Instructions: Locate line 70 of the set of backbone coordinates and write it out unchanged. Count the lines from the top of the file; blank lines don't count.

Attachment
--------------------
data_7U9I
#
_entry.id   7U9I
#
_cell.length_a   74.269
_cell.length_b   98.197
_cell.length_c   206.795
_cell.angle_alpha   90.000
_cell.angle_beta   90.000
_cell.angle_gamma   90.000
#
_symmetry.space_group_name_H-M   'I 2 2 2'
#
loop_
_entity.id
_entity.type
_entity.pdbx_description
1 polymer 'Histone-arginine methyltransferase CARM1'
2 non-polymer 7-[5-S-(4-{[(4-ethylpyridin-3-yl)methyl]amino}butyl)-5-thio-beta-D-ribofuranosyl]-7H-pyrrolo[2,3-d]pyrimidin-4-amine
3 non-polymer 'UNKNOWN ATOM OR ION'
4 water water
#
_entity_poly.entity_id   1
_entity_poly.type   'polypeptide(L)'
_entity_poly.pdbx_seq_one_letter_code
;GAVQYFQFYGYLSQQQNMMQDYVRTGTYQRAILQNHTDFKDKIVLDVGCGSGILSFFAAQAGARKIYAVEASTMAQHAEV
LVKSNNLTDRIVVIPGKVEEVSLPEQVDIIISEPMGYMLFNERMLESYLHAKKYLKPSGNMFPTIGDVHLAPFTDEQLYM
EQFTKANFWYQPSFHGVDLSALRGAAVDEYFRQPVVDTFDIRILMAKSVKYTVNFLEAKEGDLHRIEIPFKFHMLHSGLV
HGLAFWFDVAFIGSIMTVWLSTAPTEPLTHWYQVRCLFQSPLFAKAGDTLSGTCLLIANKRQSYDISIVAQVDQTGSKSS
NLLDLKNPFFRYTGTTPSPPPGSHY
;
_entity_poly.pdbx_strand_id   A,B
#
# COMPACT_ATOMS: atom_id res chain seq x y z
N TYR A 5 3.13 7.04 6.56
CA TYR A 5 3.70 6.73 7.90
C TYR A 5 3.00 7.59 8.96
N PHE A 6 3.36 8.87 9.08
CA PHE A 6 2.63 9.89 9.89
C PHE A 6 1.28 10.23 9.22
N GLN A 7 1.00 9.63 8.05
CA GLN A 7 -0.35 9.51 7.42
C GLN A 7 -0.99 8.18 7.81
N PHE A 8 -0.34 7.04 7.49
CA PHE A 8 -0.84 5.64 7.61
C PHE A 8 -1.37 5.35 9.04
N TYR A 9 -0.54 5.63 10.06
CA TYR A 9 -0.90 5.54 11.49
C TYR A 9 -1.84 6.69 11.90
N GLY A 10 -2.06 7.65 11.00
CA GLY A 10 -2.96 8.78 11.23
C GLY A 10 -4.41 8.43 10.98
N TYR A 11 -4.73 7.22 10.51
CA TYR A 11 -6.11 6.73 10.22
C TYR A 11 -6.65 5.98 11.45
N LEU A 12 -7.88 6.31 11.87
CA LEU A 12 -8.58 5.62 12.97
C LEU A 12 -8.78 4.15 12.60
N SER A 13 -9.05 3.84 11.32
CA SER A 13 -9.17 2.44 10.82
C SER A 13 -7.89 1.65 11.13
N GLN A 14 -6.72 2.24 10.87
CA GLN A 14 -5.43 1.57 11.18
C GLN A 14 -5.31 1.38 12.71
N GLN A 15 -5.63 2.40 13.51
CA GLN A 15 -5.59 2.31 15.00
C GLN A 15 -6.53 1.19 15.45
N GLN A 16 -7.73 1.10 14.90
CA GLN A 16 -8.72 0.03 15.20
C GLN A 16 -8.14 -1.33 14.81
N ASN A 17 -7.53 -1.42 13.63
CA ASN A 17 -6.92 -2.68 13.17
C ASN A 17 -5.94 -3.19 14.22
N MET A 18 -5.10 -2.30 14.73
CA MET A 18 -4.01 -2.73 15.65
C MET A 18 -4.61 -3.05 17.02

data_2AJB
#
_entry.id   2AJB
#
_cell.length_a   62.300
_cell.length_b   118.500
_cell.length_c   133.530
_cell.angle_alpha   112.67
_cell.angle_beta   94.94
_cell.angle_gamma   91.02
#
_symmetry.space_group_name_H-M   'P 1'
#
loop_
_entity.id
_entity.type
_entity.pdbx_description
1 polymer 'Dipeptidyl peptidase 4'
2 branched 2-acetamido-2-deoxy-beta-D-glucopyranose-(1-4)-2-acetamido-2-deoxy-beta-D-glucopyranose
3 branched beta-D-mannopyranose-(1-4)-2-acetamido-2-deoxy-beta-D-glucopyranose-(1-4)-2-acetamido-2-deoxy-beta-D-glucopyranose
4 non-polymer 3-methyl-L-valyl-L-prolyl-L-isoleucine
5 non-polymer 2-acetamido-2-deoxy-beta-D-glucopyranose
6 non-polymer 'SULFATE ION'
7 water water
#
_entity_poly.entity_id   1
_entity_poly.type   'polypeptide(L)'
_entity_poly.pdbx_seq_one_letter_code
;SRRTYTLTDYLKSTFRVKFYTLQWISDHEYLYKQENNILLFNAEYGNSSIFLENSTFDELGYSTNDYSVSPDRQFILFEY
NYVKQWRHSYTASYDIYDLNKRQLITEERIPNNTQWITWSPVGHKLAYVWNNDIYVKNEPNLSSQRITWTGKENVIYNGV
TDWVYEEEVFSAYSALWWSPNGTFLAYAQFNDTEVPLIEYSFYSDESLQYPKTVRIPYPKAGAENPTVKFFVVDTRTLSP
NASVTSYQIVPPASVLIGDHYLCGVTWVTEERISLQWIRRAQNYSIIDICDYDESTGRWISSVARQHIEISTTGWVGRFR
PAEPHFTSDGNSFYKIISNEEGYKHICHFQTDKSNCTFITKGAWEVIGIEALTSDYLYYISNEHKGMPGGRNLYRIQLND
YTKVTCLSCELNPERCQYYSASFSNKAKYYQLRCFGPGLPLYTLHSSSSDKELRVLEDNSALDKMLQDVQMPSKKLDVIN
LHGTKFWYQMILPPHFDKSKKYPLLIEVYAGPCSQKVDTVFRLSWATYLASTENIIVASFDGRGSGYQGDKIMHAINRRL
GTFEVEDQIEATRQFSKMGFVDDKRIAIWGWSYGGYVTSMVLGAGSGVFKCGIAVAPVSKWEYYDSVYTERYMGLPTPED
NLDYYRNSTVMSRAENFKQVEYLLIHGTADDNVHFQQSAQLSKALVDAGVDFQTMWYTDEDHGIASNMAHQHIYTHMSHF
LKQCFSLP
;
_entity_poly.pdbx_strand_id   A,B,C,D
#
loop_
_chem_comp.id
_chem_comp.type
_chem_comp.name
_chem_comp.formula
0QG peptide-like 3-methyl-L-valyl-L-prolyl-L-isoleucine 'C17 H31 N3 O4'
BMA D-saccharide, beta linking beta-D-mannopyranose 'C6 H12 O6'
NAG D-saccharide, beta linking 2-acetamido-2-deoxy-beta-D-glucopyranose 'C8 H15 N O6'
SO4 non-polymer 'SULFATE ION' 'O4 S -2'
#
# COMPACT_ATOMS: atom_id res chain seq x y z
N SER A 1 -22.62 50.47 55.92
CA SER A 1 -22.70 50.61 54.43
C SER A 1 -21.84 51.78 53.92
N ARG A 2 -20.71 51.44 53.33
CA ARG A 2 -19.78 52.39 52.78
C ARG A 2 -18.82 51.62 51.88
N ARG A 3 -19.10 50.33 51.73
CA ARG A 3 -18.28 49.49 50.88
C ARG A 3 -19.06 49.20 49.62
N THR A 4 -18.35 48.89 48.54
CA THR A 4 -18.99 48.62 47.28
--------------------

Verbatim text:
C GLN A 16 -8.14 -1.33 14.81